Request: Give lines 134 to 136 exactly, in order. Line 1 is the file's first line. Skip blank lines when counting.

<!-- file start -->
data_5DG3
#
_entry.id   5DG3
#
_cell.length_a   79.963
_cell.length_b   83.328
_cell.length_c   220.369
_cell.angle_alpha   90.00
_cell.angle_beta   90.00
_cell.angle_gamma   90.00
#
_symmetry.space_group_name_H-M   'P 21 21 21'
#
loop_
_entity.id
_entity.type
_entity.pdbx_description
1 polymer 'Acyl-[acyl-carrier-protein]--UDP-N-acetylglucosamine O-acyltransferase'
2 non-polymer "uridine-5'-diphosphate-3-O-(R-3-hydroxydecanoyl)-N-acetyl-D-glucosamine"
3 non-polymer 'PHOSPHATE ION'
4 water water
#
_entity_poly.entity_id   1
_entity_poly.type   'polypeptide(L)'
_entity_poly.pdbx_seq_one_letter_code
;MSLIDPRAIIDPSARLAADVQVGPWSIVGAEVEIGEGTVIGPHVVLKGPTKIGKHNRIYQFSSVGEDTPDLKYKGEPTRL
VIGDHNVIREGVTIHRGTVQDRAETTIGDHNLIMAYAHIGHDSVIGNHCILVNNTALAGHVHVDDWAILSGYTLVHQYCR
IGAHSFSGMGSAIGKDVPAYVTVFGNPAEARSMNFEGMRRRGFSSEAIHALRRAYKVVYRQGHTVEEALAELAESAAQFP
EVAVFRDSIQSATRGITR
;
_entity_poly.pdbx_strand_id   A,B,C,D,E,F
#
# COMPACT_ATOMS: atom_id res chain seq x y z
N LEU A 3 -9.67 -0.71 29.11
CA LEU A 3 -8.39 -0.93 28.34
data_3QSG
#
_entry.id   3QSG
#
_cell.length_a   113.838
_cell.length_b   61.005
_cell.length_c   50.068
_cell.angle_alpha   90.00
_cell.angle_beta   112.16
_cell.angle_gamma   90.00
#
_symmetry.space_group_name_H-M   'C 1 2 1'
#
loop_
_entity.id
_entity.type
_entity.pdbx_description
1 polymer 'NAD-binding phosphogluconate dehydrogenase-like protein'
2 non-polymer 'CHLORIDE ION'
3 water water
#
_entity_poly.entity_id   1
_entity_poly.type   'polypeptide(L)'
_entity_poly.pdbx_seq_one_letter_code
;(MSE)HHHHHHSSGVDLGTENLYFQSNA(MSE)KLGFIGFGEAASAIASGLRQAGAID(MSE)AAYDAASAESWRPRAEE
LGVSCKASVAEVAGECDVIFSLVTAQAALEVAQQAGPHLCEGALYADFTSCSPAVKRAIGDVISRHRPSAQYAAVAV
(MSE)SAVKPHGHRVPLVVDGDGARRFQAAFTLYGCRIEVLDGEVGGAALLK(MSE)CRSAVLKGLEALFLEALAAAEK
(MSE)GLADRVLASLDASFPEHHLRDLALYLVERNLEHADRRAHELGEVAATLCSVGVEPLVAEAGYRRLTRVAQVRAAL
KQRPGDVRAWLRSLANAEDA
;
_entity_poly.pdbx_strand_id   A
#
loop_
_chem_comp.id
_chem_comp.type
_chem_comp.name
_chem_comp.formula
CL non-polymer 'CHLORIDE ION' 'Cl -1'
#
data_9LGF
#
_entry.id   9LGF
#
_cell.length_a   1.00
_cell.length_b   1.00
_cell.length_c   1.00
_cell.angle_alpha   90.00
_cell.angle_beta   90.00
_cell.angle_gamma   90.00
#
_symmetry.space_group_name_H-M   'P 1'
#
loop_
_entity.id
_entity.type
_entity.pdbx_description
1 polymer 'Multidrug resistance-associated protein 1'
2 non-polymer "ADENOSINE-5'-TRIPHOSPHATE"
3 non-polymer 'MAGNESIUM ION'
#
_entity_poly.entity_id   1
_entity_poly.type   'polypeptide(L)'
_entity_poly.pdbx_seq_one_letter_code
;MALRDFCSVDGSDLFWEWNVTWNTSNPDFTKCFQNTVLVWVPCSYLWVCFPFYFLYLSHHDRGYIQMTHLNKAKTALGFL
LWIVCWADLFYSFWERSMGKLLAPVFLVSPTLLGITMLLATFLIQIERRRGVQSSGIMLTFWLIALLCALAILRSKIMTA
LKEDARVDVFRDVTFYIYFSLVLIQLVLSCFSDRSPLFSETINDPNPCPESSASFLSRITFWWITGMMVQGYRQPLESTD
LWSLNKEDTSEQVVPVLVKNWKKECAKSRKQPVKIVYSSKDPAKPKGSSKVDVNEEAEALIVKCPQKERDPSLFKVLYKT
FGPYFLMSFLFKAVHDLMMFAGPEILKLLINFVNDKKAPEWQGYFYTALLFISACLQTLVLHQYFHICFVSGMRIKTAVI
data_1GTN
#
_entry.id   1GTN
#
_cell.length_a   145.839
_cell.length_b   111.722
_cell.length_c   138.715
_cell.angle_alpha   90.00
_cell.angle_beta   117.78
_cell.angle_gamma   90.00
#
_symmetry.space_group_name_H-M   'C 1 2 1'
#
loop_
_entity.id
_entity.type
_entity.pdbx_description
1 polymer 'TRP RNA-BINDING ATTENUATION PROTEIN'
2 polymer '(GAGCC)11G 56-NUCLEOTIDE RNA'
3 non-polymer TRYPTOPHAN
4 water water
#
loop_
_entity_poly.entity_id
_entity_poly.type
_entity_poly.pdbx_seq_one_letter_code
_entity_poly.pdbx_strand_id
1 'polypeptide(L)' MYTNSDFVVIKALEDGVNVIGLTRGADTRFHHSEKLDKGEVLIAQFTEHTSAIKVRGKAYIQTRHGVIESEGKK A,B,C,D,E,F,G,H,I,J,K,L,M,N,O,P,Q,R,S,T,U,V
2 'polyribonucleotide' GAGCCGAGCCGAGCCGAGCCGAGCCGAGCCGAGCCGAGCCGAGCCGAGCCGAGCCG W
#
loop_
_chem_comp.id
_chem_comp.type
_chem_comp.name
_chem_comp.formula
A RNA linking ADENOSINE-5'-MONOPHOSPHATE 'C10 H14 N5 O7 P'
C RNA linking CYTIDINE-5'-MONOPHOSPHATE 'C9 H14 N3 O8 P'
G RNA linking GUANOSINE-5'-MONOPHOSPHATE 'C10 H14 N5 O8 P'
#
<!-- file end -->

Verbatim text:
loop_
_chem_comp.id
_chem_comp.type